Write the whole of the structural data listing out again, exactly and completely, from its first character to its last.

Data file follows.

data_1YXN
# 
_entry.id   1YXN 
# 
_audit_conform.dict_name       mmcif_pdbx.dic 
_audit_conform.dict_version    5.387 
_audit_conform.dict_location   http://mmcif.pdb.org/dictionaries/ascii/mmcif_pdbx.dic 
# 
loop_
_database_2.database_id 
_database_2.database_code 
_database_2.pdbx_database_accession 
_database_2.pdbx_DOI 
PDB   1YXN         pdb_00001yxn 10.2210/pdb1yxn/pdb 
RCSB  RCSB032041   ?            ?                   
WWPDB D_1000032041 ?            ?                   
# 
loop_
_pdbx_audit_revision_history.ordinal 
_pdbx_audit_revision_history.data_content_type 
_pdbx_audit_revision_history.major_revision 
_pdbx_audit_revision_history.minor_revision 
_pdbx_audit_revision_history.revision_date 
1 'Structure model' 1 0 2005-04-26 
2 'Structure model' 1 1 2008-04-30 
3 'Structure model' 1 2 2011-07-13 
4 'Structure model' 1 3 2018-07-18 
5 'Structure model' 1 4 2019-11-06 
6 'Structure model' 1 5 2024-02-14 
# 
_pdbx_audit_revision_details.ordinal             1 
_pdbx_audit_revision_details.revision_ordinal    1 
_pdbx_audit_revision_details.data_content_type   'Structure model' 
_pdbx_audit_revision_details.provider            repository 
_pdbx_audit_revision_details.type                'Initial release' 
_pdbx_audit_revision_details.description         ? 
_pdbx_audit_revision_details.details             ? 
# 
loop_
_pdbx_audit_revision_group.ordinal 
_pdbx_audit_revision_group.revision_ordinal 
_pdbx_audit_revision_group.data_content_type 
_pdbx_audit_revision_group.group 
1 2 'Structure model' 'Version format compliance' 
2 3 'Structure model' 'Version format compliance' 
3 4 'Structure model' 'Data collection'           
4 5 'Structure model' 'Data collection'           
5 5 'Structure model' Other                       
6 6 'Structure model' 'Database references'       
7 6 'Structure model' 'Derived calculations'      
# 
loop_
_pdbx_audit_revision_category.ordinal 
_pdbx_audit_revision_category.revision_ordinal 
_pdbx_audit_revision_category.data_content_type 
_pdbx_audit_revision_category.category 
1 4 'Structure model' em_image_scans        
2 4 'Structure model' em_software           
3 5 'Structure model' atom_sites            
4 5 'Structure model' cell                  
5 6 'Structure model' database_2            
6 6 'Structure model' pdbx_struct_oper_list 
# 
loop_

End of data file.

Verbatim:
data_1YXN
# 
_entry.id   1YXN 
# 
_audit_conform.dict_name       mmcif_pdbx.dic 
_audit_conform.dict_version    5.387 
_audit_conform.dict_location   http://mmcif.pdb.org/dictionaries/ascii/mmcif_pdbx.dic 
# 
loop_
_database_2.database_id 
_database_2.database_code 
_database_2.pdbx_database_accession 
_database_2.pdbx_DOI 
PDB   1YXN         pdb_00001yxn 10.2210/pdb1yxn/pdb 
RCSB  RCSB032041   ?            ?                   
WWPDB D_1000032041 ?            ?                   
# 
loop_
_pdbx_audit_revision_history.ordinal 
_pdbx_audit_revision_history.data_content_type 
_pdbx_audit_revision_history.major_revision 
_pdbx_audit_revision_history.minor_revision 
_pdbx_audit_revision_history.revision_date 
1 'Structure model' 1 0 2005-04-26 
2 'Structure model' 1 1 2008-04-30 
3 'Structure model' 1 2 2011-07-13 
4 'Structure model' 1 3 2018-07-18 
5 'Structure model' 1 4 2019-11-06 
6 'Structure model' 1 5 2024-02-14 
# 
_pdbx_audit_revision_details.ordinal             1 
_pdbx_audit_revision_details.revision_ordinal    1 
_pdbx_audit_revision_details.data_content_type   'Structure model' 
_pdbx_audit_revision_details.provider            repository 
_pdbx_audit_revision_details.type                'Initial release' 
_pdbx_audit_revision_details.description         ? 
_pdbx_audit_revision_details.details             ? 
# 
loop_
_pdbx_audit_revision_group.ordinal 
_pdbx_audit_revision_group.revision_ordinal 
_pdbx_audit_revision_group.data_content_type 
_pdbx_audit_revision_group.group 
1 2 'Structure model' 'Version format compliance' 
2 3 'Structure model' 'Version format compliance' 
3 4 'Structure model' 'Data collection'           
4 5 'Structure model' 'Data collection'           
5 5 'Structure model' Other                       
6 6 'Structure model' 'Database references'       
7 6 'Structure model' 'Derived calculations'      
# 
loop_
_pdbx_audit_revision_category.ordinal 
_pdbx_audit_revision_category.revision_ordinal 
_pdbx_audit_revision_category.data_content_type 
_pdbx_audit_revision_category.category 
1 4 'Structure model' em_image_scans        
2 4 'Structure model' em_software           
3 5 'Structure model' atom_sites            
4 5 'Structure model' cell                  
5 6 'Structure model' database_2            
6 6 'Structure model' pdbx_struct_oper_list 
# 
loop_